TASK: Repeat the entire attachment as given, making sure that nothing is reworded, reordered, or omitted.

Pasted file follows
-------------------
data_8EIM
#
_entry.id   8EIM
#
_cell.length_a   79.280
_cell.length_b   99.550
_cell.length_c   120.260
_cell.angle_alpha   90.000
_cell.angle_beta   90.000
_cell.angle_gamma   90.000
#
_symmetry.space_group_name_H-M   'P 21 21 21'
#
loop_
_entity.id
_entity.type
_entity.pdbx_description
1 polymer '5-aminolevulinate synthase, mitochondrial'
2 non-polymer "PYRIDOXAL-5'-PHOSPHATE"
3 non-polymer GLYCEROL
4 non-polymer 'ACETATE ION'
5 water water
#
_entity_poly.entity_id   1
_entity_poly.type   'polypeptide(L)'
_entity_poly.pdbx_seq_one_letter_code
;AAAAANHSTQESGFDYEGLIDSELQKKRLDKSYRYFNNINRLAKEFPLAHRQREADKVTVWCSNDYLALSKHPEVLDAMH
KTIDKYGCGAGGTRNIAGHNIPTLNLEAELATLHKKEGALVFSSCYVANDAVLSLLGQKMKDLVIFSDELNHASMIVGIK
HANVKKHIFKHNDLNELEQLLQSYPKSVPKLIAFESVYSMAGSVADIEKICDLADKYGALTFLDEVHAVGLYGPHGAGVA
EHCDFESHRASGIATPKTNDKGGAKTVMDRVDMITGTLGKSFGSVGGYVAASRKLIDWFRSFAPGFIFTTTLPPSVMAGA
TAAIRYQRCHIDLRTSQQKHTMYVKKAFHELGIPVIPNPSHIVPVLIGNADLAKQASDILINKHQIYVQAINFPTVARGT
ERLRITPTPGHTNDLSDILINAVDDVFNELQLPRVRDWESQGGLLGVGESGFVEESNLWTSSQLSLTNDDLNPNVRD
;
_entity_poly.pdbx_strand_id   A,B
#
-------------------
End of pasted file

data_8EIM
#
_entry.id   8EIM
#
_cell.length_a   79.280
_cell.length_b   99.550
_cell.length_c   120.260
_cell.angle_alpha   90.000
_cell.angle_beta   90.000
_cell.angle_gamma   90.000
#
_symmetry.space_group_name_H-M   'P 21 21 21'
#
loop_
_entity.id
_entity.type
_entity.pdbx_description
1 polymer '5-aminolevulinate synthase, mitochondrial'
2 non-polymer "PYRIDOXAL-5'-PHOSPHATE"
3 non-polymer GLYCEROL
4 non-polymer 'ACETATE ION'
5 water water
#
_entity_poly.entity_id   1
_entity_poly.type   'polypeptide(L)'
_entity_poly.pdbx_seq_one_letter_code
;AAAAANHSTQESGFDYEGLIDSELQKKRLDKSYRYFNNINRLAKEFPLAHRQREADKVTVWCSNDYLALSKHPEVLDAMH
KTIDKYGCGAGGTRNIAGHNIPTLNLEAELATLHKKEGALVFSSCYVANDAVLSLLGQKMKDLVIFSDELNHASMIVGIK
HANVKKHIFKHNDLNELEQLLQSYPKSVPKLIAFESVYSMAGSVADIEKICDLADKYGALTFLDEVHAVGLYGPHGAGVA
EHCDFESHRASGIATPKTNDKGGAKTVMDRVDMITGTLGKSFGSVGGYVAASRKLIDWFRSFAPGFIFTTTLPPSVMAGA
TAAIRYQRCHIDLRTSQQKHTMYVKKAFHELGIPVIPNPSHIVPVLIGNADLAKQASDILINKHQIYVQAINFPTVARGT
ERLRITPTPGHTNDLSDILINAVDDVFNELQLPRVRDWESQGGLLGVGESGFVEESNLWTSSQLSLTNDDLNPNVRD
;
_entity_poly.pdbx_strand_id   A,B
#